19
$\begingroup$

My question is whether the distribution on $\Bbb R$ with probability density $$ f(x) := \frac 2 {\sqrt{2\pi}} e^{-\frac{x^2}{2}} - 2 \vert x\vert \int_{\vert x \vert}^\infty \frac 1{\sqrt{2\pi}} e^{-\frac{y^2} 2} \text d y$$ is already appearing in some context or even has a name or is part of a wider class of distributions.

Here it is. I discovered the following. Let $U_n$ be uniformly distributed on $\{1, \ldots , n \}$ and $X_{n,k}$ normal distributed with mean $0$ and variance $k/n$, independent. Then $$X_{n, U_n} \to Z$$ where $Z$ has the density above. Proof: The characteristic function of $X_{n, U_n}$ converges pointwise to $$t \mapsto \frac{1 - e^{- \frac 1 2 t^2 }}{\frac 1 2 t^2 }$$ By Levy's continuity theorem the laws of $X_{n, U_n}$ have a weak limit. By Fourier inversion one can derive the density of $Z$.

$\endgroup$
  • $\begingroup$ Where did you encounter this density? Is it even a density? (Did you check its integral is 1 and it is positive a.e.?) $\endgroup$ – EpsilonDelta Dec 5 '19 at 18:15
  • $\begingroup$ @EpsilonDelta : It is positive and has integral $1$. $\endgroup$ – Eric Towers Dec 5 '19 at 18:20
  • 1
    $\begingroup$ I discovered it as a weak limit of certain random variables. So yes, it is a distribution. I also checked that it integrates to 1. $\endgroup$ – Falrach Dec 5 '19 at 18:20
  • $\begingroup$ Interesting. Adding this context to the question can he useful I think. $\endgroup$ – EpsilonDelta Dec 5 '19 at 18:23
  • 1
    $\begingroup$ I removed the probability-theory tag. Please read the tag description when using a tag. $\endgroup$ – joriki Dec 5 '19 at 21:05
7
$\begingroup$

Unfortunately, this turns out to be less interesting than I thought. After a short comment of a collegue I found out that this convergence phenomenon is just a special case of the following easy statement:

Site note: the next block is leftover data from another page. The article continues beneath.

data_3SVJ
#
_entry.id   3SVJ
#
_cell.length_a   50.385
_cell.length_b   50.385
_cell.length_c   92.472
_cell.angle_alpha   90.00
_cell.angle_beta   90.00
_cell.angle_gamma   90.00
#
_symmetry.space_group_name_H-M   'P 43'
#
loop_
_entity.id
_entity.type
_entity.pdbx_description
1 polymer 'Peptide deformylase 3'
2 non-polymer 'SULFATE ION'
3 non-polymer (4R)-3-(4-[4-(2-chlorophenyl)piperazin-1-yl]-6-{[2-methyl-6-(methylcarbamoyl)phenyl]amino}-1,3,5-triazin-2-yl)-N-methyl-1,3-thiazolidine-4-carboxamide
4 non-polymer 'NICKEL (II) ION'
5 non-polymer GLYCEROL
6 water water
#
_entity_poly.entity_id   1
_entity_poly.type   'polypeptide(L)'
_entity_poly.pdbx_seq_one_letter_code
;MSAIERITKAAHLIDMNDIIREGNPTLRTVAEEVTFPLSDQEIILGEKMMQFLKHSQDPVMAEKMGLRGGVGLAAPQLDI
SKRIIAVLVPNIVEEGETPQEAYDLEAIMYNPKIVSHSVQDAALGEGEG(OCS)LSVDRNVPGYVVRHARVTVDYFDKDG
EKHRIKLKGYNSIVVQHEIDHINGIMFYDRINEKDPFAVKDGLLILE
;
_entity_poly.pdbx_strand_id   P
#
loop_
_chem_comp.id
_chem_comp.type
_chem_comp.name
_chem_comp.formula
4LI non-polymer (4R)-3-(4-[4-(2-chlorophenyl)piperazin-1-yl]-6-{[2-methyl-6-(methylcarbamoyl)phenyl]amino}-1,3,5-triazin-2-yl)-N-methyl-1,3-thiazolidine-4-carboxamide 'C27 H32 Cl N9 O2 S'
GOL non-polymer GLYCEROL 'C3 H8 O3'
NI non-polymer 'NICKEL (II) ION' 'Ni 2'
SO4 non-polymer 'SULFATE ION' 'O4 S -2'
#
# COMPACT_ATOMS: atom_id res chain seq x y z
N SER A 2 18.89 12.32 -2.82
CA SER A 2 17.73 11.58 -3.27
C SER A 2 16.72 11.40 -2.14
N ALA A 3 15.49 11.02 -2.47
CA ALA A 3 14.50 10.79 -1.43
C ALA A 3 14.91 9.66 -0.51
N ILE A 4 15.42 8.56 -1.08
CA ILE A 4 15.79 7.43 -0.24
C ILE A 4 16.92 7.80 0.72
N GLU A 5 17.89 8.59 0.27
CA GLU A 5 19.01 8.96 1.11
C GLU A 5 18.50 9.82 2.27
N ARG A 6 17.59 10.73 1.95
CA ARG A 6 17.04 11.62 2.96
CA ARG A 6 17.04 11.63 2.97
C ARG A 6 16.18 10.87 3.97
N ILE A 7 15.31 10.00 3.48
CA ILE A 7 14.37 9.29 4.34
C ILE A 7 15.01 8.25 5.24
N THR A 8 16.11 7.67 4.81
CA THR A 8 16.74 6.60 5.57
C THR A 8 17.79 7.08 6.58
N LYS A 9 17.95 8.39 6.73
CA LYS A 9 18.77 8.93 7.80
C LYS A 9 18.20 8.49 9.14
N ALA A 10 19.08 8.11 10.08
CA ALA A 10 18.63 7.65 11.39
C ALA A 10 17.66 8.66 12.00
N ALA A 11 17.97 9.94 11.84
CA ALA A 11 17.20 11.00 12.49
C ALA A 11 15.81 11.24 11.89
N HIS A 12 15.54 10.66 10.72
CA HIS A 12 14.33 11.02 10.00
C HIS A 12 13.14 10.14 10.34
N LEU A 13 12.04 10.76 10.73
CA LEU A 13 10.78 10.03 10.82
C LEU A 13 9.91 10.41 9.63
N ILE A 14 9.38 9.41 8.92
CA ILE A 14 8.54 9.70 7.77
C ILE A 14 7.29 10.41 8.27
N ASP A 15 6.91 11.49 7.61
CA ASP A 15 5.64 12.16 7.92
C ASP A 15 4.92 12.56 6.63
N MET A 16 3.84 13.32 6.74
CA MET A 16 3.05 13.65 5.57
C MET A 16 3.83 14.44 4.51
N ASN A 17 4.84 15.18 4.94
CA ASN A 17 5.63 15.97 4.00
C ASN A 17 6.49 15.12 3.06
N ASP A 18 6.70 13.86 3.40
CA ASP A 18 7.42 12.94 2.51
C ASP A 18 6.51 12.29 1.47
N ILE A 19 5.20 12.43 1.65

Let $V_n$ and $V$ be random variables with $V_n \to V$ in distribution. Let $K$ be a stochastic kernel with the $C_b$-Feller property (i.e. $ v \mapsto Kf(v) := \int f(x)K(v, \text d x)$ is continuous for every continuous and bounded function $f$.). Given $V_n = v_n$ let $X_n \sim K(v_n, \cdot )$ and given $V = v$ let $X\sim K(v, \cdot)$. Then $X_n \to X$ in distribution. Proof: Let $f$ be continuous and bounded. Since $Kf$ is continous and bounded and $V_n \to V$ in distribution we have $$\Bbb E [f(X_n)] = \Bbb E[Kf(V_n)] \to \Bbb E[Kf(V)] = \Bbb E[f(X)] \tag*{$\blacksquare$}$$

In this case:

$V_n := U_n /n$, $V$ uniform distributed on $(0,1)$. It is easy to check that $V_n \to V$ in distribution.

$K(v, A) := \int_A \frac{1}{\sqrt{2\pi v}} e^{-{\frac{x^2}{2v}}} \text d x$ (has Feller property by dominated convergence theorem)

Therefore $Z\sim X$ with $X \sim\mathcal N (0, v)$ given $V=v$, which can be also seen by computing the characteristic function of $\mathcal N (0, V)$ (one can compute the density easily, too):

$$\Bbb E[e^{it X}] = \int_0^1 \Bbb E [e^{itX} \vert V=v] \text d v = \int_0^1 e^{-\frac 1 2 t^2 v} \text d v = \frac{1-e^{-\frac 1 2 t^2}}{\frac 1 2 t^2}$$

In retrospect this distribution makes intuitivly and perfectly sense of course.

$\endgroup$
  • $\begingroup$ Nice :) Could you write the definition of a stochastic Kernel ? I tried to look here en.wikipedia.org/wiki/Markov_kernel but it looks slightly different ? $\endgroup$ – Thomas Dec 16 '19 at 14:13
  • $\begingroup$ Stochastic Kernel is the same as Markov kernel. Here I need the additional assumption that the kernel is $C_b$-Feller. $\endgroup$ – Falrach Dec 16 '19 at 16:35
  • $\begingroup$ So according to what I understand for every value of $v$ you have a probability measure $K(v,dx)$. Can you explain me better how $K(v,\cdot)$ defines a random variables? I can think of random variables distributed according to that measure but than we cannot talk about convergence so I guess you are thinking of something else? $\endgroup$ – Thomas Dec 16 '19 at 17:59
  • $\begingroup$ Ok you always talk about convergence in distribution so maybe you can just say that X is any random variable distributed according to that measure. Could you please say if this is the correct interpretation? $\endgroup$ – Thomas Dec 16 '19 at 18:08
  • $\begingroup$ Yes this is exactly what it means. $\endgroup$ – Falrach Dec 16 '19 at 18:15

Your Answer

By clicking “Post Your Answer”, you agree to our terms of service, privacy policy and cookie policy

Not the answer you're looking for? Browse other questions tagged or ask your own question.